Linked by Thom Holwerda on Mon 17th Dec 2012 13:45 UTC
Hardware, Embedded Systems "With fond memories of educational titles like 'Granny's Garden', and less educational ones like 'Pole Position' and 'Boffin', the BBC B seemed like a worthy machine to bring back to life inside an FPGA." The Hacker News thread has links to more FPGA implementations of older home computers.
Thread beginning with comment 545562
To view parent comment, click here.
To read all comments associated with this story, please click here.
RE: FPGas
by Alfman on Mon 17th Dec 2012 23:00 UTC in reply to "FPGas"
Alfman
Member since:
2011-01-28

transputer_guy,

"I'm amazed that anyone though can still remember all the nitty details in getting this old stuff working."

Well, it's still within one life frame. I can still remember my early projects and probably will till I'm senile. It is still a part of *us*. I wonder what kind of emotions early computing will bring back to the generations who are more disconnected and never experienced the stuff first hand. The most popular computers/software may still have working models and get featured on the history channel. Most of our work will probably be forgotten to rot in attics for a few generations until there's no record.

Hollywood is eventually going to make a dramatic movie about early computing from the perspective of the (future) present. They're bound to fumble the facts so badly that it'd be hilariously inaccurate if any of us were to see it. I hope they don't try to draw too many facts from crap like "Hackers"...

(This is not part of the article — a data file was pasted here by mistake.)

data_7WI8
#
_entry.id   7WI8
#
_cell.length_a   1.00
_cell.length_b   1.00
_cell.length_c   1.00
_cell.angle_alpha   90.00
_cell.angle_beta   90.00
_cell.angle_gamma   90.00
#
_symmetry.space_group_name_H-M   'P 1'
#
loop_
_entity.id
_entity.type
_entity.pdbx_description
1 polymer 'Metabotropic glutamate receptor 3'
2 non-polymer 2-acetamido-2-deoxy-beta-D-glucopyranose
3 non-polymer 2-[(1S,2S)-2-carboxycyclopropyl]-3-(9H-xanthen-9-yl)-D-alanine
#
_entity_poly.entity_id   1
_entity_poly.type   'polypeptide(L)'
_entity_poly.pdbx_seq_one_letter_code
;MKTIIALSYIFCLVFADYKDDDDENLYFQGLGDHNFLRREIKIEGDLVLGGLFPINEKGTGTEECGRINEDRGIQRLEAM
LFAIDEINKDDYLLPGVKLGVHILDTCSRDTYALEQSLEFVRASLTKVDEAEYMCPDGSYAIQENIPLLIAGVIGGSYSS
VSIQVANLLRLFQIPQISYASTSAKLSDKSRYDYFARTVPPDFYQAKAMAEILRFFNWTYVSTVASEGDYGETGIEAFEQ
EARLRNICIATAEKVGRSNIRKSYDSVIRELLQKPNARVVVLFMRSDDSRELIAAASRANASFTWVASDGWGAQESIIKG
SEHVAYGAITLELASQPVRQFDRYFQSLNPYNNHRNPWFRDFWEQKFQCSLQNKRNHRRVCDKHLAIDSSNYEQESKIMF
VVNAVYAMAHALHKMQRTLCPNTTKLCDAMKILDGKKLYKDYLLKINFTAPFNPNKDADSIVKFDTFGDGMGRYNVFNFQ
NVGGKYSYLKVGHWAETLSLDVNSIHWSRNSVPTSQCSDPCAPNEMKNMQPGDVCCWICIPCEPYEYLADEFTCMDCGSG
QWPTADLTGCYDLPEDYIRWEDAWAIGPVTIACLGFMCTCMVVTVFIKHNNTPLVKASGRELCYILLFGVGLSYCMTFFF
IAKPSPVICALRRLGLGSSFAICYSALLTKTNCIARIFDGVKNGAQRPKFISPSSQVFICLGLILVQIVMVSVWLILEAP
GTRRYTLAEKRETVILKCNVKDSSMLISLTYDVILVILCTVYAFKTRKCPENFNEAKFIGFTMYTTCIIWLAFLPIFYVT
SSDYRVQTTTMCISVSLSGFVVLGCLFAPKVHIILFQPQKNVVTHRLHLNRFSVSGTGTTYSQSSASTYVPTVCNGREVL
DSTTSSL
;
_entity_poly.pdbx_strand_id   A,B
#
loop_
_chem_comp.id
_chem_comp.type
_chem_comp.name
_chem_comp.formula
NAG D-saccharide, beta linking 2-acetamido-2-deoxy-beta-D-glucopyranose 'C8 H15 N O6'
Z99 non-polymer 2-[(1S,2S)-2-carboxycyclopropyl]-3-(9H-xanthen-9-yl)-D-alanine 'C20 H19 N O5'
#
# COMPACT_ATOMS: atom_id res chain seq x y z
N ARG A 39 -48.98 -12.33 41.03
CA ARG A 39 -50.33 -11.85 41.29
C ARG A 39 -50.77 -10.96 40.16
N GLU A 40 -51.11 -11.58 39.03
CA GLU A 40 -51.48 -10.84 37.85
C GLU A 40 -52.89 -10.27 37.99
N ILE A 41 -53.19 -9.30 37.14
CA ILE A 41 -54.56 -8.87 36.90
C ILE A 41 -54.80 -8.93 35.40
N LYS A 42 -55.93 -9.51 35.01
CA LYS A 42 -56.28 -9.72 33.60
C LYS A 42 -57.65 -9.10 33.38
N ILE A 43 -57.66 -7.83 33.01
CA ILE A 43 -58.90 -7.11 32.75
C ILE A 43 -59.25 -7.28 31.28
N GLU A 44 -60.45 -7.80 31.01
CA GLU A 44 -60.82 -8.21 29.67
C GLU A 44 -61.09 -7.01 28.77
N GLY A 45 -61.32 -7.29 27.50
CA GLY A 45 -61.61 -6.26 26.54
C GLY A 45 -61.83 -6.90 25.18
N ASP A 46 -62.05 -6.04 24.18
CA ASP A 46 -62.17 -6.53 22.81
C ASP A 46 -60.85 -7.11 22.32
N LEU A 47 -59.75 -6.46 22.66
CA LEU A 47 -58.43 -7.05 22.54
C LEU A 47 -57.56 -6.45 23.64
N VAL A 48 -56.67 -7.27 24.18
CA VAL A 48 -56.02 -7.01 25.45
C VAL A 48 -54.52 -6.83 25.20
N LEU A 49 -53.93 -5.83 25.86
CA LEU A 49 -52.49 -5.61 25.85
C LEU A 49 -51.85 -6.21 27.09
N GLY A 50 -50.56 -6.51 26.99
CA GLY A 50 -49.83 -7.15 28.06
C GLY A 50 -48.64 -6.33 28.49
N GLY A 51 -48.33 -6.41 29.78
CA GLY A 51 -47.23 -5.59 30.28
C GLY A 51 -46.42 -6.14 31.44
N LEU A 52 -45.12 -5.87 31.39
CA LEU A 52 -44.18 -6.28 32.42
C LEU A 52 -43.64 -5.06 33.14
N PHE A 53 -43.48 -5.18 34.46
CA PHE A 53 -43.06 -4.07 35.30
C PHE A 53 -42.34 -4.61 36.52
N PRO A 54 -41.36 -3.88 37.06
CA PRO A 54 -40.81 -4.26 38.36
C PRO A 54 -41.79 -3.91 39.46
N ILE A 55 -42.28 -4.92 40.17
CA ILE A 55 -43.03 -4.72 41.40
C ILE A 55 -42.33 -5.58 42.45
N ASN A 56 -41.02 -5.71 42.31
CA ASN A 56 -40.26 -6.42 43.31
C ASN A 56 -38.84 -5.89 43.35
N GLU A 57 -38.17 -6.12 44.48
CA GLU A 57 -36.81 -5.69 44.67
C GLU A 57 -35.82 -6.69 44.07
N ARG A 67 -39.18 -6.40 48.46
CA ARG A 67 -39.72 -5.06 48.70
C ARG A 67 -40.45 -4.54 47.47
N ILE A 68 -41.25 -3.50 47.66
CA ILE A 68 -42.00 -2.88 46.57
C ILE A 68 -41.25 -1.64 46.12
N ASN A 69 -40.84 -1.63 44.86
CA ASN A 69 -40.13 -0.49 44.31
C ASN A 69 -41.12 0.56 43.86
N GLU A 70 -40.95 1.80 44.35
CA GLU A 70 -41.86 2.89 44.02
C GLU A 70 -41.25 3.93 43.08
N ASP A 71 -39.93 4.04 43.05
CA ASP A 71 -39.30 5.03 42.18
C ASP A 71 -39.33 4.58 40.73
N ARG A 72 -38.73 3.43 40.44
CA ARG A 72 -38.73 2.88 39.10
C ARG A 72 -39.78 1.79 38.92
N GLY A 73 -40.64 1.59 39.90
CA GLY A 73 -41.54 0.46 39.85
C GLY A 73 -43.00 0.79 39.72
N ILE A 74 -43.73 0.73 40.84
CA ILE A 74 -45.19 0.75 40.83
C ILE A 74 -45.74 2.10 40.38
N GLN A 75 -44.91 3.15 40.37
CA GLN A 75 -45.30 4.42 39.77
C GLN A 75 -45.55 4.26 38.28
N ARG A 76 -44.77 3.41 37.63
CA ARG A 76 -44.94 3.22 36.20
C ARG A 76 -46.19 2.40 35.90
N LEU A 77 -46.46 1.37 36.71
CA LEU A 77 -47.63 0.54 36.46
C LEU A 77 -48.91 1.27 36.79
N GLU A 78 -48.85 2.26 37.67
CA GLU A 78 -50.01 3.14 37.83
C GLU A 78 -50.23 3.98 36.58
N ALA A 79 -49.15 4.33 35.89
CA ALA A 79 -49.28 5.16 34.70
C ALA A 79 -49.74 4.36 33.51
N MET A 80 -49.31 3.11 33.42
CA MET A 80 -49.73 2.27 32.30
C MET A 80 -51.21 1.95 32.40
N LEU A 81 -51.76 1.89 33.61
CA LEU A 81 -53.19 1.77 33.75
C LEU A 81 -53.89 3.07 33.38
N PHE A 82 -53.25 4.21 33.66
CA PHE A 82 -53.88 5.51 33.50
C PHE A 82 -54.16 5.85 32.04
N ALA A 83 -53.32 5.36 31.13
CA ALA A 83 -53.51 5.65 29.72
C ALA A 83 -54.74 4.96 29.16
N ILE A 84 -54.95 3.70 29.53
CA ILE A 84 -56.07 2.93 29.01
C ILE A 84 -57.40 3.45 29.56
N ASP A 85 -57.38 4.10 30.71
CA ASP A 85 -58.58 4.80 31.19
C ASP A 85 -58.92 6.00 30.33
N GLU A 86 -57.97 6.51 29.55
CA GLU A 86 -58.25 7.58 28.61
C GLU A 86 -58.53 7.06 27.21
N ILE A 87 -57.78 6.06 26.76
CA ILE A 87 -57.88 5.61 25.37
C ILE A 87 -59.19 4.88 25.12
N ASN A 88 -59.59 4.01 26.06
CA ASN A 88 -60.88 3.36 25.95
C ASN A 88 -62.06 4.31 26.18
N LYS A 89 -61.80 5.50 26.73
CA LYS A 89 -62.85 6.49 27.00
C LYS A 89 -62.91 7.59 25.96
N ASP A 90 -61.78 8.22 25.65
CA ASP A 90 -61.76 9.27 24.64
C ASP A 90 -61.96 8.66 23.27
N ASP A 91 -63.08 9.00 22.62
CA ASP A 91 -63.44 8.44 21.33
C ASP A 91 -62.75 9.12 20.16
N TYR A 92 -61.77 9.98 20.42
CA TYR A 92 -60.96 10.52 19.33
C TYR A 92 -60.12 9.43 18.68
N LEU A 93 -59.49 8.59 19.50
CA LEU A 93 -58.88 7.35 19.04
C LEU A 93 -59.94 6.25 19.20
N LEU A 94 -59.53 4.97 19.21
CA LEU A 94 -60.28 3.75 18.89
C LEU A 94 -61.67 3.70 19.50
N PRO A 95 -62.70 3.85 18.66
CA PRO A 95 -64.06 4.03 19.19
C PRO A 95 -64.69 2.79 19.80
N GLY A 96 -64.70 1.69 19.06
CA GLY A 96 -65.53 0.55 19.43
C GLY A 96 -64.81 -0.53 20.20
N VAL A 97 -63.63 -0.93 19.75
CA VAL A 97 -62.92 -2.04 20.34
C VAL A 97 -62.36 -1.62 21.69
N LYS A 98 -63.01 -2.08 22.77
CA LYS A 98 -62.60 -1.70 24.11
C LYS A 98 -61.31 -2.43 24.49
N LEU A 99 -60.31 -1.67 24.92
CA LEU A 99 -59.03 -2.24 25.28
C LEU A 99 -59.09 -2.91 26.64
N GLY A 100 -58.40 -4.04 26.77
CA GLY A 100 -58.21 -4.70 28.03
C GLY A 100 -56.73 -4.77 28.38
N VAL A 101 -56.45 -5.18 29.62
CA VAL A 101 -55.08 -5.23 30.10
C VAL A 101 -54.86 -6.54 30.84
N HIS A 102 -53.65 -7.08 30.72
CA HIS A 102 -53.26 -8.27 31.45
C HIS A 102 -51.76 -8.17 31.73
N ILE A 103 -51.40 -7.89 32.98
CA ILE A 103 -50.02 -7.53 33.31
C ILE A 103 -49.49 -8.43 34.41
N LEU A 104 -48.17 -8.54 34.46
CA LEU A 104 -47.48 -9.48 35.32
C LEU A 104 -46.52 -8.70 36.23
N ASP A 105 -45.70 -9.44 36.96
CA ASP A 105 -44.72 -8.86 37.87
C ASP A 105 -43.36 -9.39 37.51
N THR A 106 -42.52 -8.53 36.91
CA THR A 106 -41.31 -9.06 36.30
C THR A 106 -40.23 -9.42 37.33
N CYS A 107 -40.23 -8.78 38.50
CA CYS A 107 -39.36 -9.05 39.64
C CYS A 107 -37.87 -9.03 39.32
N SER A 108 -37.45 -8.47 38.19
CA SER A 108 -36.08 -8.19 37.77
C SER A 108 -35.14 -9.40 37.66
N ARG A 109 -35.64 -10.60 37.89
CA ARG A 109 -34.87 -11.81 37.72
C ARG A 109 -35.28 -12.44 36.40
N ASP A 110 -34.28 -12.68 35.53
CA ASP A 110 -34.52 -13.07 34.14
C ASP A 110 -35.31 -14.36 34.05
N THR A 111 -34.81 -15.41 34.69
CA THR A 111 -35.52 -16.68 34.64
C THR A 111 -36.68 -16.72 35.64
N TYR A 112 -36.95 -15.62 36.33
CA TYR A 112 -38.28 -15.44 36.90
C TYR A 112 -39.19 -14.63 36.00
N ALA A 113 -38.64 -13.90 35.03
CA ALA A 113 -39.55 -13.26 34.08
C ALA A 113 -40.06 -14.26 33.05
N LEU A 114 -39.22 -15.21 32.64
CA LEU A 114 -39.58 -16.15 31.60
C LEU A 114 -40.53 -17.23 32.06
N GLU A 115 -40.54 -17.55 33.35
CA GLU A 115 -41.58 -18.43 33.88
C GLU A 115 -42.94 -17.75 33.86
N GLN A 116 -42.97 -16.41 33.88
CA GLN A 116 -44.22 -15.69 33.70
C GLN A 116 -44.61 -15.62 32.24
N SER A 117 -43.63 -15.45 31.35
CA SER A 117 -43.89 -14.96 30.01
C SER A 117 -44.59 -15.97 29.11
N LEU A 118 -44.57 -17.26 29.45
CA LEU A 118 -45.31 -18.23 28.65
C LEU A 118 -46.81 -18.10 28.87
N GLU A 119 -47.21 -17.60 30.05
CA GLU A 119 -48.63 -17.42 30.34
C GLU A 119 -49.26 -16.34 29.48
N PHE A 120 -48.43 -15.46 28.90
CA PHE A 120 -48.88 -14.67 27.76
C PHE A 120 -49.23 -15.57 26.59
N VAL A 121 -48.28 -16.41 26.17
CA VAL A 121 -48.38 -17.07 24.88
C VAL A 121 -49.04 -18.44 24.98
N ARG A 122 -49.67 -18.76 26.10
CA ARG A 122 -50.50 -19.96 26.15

Reply Parent Score: 2

RE[2]: FPGas
by transputer_guy on Tue 18th Dec 2012 00:49 in reply to "RE: FPGas"
transputer_guy Member since:
2005-07-08

My own kids are obsessed with computers as most are, as long as it is shiny bling and plays games on the web, its a computer. They have no concept of a computer being useful that isn't connected to the web. If I showed them whats inside, total disinterest, "whatever"!

It would be interesting to see how well the Colossus and Tommy Flowers is portrayed in a movie. The UK war secrecy didn't help any. In them olden days, a mag drum was hacked together from metal drums and tape heads lying around the work shop.

Reply Parent Score: 2

RE[2]: FPGas
by zima on Tue 18th Dec 2012 20:14 in reply to "RE: FPGas"
zima Member since:
2005-07-06

The most popular computers/software may still have working models and get featured on the history channel. Most of our work will probably be forgotten to rot in attics for a few generations until there's no record.

And I wonder... appstores might actually harm preservation, software "lost" in them over time (after few upgrades of the platform), without physical copies...

Generally, I guess future generations will see our computers and software in a similar way we see early sound recordings, films, and their equipment. Which is to say - they will mostly not care.

Reply Parent Score: 2